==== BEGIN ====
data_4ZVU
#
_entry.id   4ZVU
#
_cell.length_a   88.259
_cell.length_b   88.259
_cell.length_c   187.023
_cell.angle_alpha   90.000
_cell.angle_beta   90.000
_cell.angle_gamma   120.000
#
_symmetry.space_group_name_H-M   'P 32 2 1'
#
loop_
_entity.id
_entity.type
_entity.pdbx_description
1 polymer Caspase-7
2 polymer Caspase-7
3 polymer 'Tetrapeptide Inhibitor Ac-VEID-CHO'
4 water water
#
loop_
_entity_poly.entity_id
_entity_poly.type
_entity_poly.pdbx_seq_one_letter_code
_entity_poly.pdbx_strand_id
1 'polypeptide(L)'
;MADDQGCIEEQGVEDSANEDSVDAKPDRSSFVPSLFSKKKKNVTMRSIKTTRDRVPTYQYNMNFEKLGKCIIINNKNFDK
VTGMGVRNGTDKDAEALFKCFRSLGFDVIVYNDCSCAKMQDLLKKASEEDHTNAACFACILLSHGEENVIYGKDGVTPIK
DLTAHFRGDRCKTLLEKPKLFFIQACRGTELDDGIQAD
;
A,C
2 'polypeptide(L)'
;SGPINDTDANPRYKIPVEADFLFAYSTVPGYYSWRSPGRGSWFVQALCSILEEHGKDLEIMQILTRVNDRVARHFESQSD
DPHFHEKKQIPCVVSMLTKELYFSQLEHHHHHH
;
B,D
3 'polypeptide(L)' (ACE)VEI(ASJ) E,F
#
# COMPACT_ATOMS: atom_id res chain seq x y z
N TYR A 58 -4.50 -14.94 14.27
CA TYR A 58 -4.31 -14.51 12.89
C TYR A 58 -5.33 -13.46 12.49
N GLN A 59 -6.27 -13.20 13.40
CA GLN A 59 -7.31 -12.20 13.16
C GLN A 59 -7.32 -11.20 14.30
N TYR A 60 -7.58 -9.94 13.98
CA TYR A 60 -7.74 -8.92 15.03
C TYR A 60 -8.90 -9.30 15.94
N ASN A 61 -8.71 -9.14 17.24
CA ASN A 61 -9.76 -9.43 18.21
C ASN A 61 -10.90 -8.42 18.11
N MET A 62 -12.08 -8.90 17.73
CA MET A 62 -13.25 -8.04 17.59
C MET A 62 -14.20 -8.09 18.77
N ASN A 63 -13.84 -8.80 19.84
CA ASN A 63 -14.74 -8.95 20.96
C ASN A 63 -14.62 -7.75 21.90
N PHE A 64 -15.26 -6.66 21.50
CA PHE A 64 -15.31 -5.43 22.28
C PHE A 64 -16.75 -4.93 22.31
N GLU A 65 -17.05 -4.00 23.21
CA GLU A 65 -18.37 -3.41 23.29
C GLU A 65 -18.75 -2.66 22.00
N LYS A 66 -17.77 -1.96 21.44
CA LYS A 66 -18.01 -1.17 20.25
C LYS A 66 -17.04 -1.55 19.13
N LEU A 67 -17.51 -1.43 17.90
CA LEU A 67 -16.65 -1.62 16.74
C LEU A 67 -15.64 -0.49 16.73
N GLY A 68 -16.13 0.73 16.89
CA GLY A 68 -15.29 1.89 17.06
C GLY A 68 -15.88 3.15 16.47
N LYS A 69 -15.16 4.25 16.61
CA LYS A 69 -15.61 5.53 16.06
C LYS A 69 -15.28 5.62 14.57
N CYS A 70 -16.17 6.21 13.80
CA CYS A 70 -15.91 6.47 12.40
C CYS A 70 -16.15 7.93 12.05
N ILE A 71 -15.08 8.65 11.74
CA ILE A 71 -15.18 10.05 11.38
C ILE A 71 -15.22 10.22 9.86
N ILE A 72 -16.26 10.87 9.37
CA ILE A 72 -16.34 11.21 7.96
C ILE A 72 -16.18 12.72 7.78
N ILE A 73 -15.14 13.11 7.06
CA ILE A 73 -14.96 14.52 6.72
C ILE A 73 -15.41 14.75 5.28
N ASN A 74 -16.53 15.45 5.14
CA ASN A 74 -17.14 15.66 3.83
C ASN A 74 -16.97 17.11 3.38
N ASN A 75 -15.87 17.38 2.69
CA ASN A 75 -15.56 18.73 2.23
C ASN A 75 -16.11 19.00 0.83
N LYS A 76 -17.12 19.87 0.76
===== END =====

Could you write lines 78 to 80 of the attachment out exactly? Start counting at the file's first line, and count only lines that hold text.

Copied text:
N CYS A 70 -16.17 6.21 13.80
CA CYS A 70 -15.91 6.47 12.40
C CYS A 70 -16.15 7.93 12.05